Many network operators have completed the rollout of RPKI Route Origin Validation and others are in the process of doing so. In this post I want to shed some light on a common misconception, the problem it causes, and how to remedy it.
RPKI Route Origin Validation (ROV) involves a number of components. In most cases, these include:
- An RPKI validator which periodically synchronises with the RPKI repository system and produces VRP's (Validated ROA Payloads)
- An RTR server, which then picks up those VRP's and distributes them to BGP routers via RTR (the RPKI to Router protocol)
- BGP routers, which consider those VRP's for the routing decision (by dropping RPKI-invalids)
A BGP router will make a decision of whether a prefix received via BGP is (RPKI-) Invalid, based on the VRPs from the RTR server. If the RTR server is unavailable and the BGP router has no VRPs in the cache for comparison, it will consider all BGP prefixes to be "NotFound" - just as if no covering ROA's were present in the RPKI repository system. So no prefixes would be discarded in this case and therefore we would "only" lose the benefit of ROV, which is acceptable. So this configuration could be considered fail-safe.
A Common Misconception
Because of the fact that even when all RTR servers die simultaneously we still fail safely (falling back to NotFound), a common misconception is that the entire software stack is completely fail-safe and no harm can be done when some of it fails. Because of this, a network operator may arrive at the erroneous conclusion that neither redundancy nor monitoring is really required (or a priority). Unfortunately, this is not true and other failure scenarios in the software stack have to be considered.
Every part of the software stack can fail for whatever reason, including crashes, hangs, other bugs, out-of-memory conditions and user error. When an RTR server doesn't get fresh data anymore, it will keep serving obsolete VRPs in most cases. An RTR server could also serve obsolete content due to a bug. If the operator does not become aware of this, production BGP routers will keep making important routing decisions based on stale data. This can go unnoticed for a long time and troubleshooting can be complex.
This is not a far fetched scenario, stale VRPs on routers in production networks have already happened in multiple RTR server implementations (see GoRTR serves stale VRPs and RIPE RPKI-Validator-3 servers stale VRPs).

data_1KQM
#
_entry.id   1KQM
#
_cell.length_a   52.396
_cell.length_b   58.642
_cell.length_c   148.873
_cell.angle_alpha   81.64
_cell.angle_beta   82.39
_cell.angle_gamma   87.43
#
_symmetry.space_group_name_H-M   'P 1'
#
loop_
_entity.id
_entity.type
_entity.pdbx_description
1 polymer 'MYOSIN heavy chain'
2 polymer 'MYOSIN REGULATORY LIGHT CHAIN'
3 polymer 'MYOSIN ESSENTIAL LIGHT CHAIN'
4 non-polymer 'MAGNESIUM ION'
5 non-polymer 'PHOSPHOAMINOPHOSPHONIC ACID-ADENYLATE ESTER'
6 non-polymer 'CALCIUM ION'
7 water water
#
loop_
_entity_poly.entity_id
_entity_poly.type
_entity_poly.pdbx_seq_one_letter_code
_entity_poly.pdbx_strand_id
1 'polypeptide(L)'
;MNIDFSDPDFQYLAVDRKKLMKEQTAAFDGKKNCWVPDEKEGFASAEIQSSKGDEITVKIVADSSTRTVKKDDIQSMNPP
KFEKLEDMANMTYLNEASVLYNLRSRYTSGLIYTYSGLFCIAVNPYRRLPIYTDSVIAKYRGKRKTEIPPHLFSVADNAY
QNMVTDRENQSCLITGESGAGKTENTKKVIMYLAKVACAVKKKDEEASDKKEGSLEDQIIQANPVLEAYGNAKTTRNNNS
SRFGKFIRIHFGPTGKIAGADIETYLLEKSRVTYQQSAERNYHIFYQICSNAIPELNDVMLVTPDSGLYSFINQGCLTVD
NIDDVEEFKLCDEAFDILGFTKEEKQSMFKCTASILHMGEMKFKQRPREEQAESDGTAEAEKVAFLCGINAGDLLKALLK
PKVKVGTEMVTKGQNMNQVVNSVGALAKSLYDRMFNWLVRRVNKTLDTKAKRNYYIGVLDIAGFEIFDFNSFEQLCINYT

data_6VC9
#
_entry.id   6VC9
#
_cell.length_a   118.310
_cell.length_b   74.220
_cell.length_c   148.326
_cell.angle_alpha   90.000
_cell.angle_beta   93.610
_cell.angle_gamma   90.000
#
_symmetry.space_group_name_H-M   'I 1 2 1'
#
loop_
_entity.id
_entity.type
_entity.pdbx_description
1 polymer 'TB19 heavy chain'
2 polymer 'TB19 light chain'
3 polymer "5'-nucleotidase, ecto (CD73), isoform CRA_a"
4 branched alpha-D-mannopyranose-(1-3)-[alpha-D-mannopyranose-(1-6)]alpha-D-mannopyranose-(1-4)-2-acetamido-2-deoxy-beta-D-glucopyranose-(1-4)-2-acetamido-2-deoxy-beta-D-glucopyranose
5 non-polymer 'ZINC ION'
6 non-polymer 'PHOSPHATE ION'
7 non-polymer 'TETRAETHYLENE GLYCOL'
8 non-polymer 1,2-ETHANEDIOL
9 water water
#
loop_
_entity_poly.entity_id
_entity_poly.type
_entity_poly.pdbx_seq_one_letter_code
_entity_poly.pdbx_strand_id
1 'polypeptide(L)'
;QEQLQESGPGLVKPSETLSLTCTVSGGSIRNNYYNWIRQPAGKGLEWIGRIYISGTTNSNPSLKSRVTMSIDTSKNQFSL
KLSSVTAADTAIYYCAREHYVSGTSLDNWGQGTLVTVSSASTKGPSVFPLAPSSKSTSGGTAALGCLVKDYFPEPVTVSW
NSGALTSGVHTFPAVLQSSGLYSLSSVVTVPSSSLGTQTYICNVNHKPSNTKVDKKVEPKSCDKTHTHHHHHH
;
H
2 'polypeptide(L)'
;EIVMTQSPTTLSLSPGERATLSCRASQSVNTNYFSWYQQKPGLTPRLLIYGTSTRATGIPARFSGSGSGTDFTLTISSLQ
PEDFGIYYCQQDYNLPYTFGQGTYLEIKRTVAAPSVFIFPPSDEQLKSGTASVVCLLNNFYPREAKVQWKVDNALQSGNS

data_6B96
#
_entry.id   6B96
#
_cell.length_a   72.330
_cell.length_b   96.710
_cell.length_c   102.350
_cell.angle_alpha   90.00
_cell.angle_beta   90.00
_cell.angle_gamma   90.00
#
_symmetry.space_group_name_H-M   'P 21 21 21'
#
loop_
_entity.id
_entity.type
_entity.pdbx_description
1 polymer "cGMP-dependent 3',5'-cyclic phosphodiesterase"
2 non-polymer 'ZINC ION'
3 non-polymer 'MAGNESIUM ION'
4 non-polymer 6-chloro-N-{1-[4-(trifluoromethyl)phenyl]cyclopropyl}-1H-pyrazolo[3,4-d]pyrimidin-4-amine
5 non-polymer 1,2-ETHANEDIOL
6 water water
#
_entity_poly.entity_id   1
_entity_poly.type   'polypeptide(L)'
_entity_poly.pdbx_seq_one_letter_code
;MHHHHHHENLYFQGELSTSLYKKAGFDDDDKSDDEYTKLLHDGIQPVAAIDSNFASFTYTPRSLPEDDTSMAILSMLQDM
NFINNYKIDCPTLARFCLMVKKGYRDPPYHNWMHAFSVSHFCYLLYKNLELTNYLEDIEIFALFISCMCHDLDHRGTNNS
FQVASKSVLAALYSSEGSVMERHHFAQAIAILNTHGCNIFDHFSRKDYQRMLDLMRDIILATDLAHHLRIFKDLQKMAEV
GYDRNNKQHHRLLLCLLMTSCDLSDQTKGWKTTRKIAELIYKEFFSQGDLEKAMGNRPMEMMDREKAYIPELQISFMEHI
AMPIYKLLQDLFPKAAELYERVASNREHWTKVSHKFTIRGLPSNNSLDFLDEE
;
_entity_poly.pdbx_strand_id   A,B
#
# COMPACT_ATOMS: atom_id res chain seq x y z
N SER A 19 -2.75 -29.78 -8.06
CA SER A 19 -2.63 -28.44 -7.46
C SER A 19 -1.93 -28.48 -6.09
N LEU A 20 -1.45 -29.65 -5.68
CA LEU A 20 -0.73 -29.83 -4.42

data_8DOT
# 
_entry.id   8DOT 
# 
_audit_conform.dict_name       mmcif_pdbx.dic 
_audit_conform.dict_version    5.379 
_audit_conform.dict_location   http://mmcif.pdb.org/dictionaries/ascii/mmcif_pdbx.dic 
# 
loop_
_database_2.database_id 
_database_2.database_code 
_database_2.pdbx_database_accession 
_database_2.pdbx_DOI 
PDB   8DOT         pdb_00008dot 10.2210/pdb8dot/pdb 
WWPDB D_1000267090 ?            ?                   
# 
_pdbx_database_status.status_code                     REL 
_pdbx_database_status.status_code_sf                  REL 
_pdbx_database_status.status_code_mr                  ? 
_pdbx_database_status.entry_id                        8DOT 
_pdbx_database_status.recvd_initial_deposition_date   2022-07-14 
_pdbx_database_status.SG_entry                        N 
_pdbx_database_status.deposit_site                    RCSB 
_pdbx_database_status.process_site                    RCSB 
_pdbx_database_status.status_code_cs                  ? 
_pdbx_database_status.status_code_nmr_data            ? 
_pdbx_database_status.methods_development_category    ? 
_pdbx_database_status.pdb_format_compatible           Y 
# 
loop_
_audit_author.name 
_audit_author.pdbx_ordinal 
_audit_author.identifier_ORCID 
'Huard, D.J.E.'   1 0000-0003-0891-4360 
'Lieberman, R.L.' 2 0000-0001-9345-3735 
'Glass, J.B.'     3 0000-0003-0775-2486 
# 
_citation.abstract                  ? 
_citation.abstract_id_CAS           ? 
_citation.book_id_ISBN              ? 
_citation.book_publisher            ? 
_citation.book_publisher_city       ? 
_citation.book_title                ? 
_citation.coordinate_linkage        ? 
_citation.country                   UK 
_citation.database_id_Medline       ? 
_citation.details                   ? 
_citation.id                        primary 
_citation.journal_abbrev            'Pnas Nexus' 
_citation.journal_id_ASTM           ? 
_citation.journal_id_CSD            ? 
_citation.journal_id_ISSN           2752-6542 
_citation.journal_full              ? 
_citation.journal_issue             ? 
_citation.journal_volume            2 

A number of RTR implementations are running in the same process as the RPKI validator itself, which improves some of the failure scenarios. When no new inputs are available, other RTR implementations are specifically designed to serve stale data for the sake of availability (and compromising everything else). I believe this is not a good choice, because if combined with lack of monitoring (which none of the documentations sufficiently clarify), this will easily lead to the problems explained above. None of the RTR server implementation choices change the fact that every RTR server should be monitored for stale VRPs.
Every RTR server should be monitored for stale VRPs.
To monitor the health of an RTR server, one proposal is to periodically check the RTR server for serial changes and generate alerts when the serial becomes stale.
A simple implementation of this is rtrcheck, a shell script that compares the serial number of the current rtrdump with the previous run, and if the serial number did not change, it fails (prints outputs to stderr, non-zero exit code). It can be used in nagios (exit codes are designed for that) or a simple cronjob. It could also be combined with external services like healthchecks.io.
Check the rtrcheck github project for more details.
rtrcheck requires jq and rtrdump, as it compares the outputs of those tools. A better solution would be a full python implementation (without dependencies), so it would not require additional installation steps and could be used on many platforms by simply downloading a single file. But for now, only rtrcheck requiring rtrdump and jq is available.
Is it Enough?
Monitoring the RTR server for changing RTR serial is not enough though. Syslog messages, traps and status from RPKI validators (as well as validation runtime), RTR servers and BGP routers should be monitored as well for operationally relevant errors.
Syslog messages, traps and status from RPKI validators (as well as validation runtime), RTR servers and BGP routers should be monitored as well for operationally relevant errors.
Installing an RPKI validator and an RTR server (or a daemon which handles both) - even in a redundant setup - and connecting them to BGP production routers does not suffice for a robust ROV deployment. Every single RTR server needs to be monitored and alarms need to be raised when an RTR server is serving stale VRPs. The impact of stale VRPs in production networks becomes more important the longer it goes unnoticed.